Transient MRI abnormalities associated with partial status epilepticus: a case report

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1156_1157_Kavuk_JON_1506 25.08.2004 12:27 Uhr Seite 1156

J Neurol (2004) 251 : 1156–1157 DOI 10.1007/s00415-004-0506-0

Ilker Kavuk Susanne Koeppen Markus Agelink Arnd Dörfler Volker Limmroth Hans-Christoph Diener

Transient MRI abnormalities associated with partial status epilepticus Received: 17 April 2003 Received in revised form: 16 March 2004 Accepted: 23 March 2004

Sirs: Neurological disorders of different etiology may cause identical clinical symptoms requiring additional diagnostic procedures for a precise diagnosis. Focal epileptic seizures have been shown to cause increased signal intensities in T2 and diffusion-weighted magnetic resonance images (MRI), mimicking other neurological disorders or diseases such as viral encephalitis [1]. In some cases even the combination of neuroimaging and cerebrospinal fluid (CSF) analysis is not sufficient to obtain the final diagnosis, since epileptic seizures may cause pleocytosis as well. We present three cases of focal status

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Table 1 Summary of Clinical Features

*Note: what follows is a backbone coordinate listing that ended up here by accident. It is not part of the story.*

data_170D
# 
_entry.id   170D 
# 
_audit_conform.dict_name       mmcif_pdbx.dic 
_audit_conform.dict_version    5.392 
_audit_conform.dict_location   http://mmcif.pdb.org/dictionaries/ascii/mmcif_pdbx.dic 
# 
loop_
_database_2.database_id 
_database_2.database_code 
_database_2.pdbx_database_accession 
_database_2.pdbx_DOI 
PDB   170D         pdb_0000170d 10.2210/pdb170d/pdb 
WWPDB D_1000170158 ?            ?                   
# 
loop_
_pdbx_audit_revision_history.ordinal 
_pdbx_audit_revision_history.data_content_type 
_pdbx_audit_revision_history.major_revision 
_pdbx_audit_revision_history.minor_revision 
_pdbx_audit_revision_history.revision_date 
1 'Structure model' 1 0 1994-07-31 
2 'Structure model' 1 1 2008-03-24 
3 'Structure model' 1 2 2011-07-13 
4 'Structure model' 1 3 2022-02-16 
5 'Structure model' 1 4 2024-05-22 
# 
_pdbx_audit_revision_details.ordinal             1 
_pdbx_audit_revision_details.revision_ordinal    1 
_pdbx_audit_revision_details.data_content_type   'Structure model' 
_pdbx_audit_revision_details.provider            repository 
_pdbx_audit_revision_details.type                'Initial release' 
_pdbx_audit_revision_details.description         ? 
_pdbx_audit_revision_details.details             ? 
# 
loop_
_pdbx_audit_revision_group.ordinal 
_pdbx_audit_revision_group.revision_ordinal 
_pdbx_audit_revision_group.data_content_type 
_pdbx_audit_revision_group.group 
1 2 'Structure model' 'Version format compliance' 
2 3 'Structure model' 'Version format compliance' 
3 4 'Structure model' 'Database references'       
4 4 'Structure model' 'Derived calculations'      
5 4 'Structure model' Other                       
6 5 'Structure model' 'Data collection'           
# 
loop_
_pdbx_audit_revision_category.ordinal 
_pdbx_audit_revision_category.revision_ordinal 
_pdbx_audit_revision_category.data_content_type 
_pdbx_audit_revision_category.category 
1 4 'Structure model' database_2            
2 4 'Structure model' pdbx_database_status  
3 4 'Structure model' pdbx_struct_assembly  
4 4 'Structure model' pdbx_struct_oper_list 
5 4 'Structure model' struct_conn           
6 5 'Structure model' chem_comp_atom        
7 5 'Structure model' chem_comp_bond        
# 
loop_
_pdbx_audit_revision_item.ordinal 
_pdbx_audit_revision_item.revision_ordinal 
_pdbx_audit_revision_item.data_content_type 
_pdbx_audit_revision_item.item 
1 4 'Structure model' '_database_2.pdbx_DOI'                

LETTER TO THE EDITORS epilepticus with severe but reversible MRI changes. Three patients with focal status epilepticus who underwent cranial MRI during or within two days of a status epilepticus were studied. Clinical evidence of epileptogenic causes, such as metabolic imbalance, systemic hypertension, encephalitis or hypoxic encephalopathy, was excluded. All patients had suffered a status of a complex partial seizure [2]. They had all recurrent complex partial seizures without full recovery of consciousness between seizures. The seizures in the first case began with impairment of consciousness without other features. We were able to perform MRI during the status, after 7 hours. The status lasted nearly 15 hours and the patient had no motor symptoms. Treatment was with clonazepam intravenously (IV). After a non-response to clonazepam we gave valproate IV which was successful. In the second case complex partial seizure began with cognitive and affective symptoms and the duration was nearly 20 hours. MRI was performed during the phase of returned consciousness (after 9 hours). We began a treatment with valproate IV.